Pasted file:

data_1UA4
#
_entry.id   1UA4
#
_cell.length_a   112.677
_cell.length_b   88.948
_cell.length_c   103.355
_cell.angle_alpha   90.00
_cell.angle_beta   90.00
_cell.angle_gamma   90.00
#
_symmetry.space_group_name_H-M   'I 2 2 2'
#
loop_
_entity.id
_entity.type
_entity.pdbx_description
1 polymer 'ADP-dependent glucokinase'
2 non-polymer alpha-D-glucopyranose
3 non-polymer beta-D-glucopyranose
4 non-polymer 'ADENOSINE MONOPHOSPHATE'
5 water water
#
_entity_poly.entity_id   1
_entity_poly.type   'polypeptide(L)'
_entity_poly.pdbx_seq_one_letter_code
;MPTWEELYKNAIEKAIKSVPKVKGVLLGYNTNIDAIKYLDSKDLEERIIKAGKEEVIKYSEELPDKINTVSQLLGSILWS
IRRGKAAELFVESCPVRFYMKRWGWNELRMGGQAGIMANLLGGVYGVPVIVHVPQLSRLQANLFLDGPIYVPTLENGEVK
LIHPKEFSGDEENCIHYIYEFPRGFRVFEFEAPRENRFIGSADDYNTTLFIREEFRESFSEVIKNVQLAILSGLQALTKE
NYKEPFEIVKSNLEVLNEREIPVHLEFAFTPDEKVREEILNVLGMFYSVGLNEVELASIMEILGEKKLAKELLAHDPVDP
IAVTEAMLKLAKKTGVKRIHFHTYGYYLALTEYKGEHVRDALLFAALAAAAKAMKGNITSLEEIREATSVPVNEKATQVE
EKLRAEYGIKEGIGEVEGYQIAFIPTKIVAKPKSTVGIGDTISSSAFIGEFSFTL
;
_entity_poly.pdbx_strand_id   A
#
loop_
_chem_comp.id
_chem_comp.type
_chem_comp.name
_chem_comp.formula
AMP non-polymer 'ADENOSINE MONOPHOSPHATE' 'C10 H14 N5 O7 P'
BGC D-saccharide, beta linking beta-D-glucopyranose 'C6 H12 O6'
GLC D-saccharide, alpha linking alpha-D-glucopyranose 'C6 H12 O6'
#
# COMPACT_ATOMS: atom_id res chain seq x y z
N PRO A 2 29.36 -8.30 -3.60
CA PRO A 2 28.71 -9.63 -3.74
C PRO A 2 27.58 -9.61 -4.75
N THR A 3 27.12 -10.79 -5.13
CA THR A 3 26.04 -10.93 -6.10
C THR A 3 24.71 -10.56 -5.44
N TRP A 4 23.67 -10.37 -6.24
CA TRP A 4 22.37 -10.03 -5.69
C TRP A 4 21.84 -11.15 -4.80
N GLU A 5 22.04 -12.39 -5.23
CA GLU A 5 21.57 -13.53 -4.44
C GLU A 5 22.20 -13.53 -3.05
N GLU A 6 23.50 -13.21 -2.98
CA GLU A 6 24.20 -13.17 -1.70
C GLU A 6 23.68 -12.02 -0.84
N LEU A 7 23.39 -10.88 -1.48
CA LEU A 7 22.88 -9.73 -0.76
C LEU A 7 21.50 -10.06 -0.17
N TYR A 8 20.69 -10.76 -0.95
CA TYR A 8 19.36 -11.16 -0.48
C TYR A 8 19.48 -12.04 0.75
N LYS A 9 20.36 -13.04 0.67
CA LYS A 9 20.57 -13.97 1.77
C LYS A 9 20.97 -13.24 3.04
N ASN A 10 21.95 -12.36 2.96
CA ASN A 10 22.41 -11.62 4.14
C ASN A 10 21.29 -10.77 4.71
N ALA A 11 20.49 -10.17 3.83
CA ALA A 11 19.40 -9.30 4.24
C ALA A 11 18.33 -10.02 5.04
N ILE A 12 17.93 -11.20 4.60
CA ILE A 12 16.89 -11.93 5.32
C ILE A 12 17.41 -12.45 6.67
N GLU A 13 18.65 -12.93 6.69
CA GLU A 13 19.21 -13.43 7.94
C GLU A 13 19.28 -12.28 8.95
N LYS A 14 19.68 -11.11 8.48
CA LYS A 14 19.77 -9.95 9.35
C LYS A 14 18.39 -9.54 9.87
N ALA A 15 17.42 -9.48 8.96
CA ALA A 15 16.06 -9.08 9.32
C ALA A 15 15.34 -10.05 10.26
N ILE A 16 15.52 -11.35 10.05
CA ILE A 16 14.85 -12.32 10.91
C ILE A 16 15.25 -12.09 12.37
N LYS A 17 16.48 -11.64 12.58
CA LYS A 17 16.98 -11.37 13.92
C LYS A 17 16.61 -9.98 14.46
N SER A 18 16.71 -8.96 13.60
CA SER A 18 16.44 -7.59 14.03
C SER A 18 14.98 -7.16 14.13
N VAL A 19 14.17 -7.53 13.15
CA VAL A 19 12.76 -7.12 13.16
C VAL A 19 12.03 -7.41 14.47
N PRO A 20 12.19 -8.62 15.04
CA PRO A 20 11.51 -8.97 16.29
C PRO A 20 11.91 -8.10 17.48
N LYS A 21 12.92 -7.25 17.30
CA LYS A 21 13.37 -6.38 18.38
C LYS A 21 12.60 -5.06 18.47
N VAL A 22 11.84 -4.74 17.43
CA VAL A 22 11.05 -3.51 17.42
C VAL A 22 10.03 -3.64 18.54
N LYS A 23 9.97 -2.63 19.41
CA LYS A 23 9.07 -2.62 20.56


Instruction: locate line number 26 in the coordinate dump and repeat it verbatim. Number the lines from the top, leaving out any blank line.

_entity_poly.pdbx_seq_one_letter_code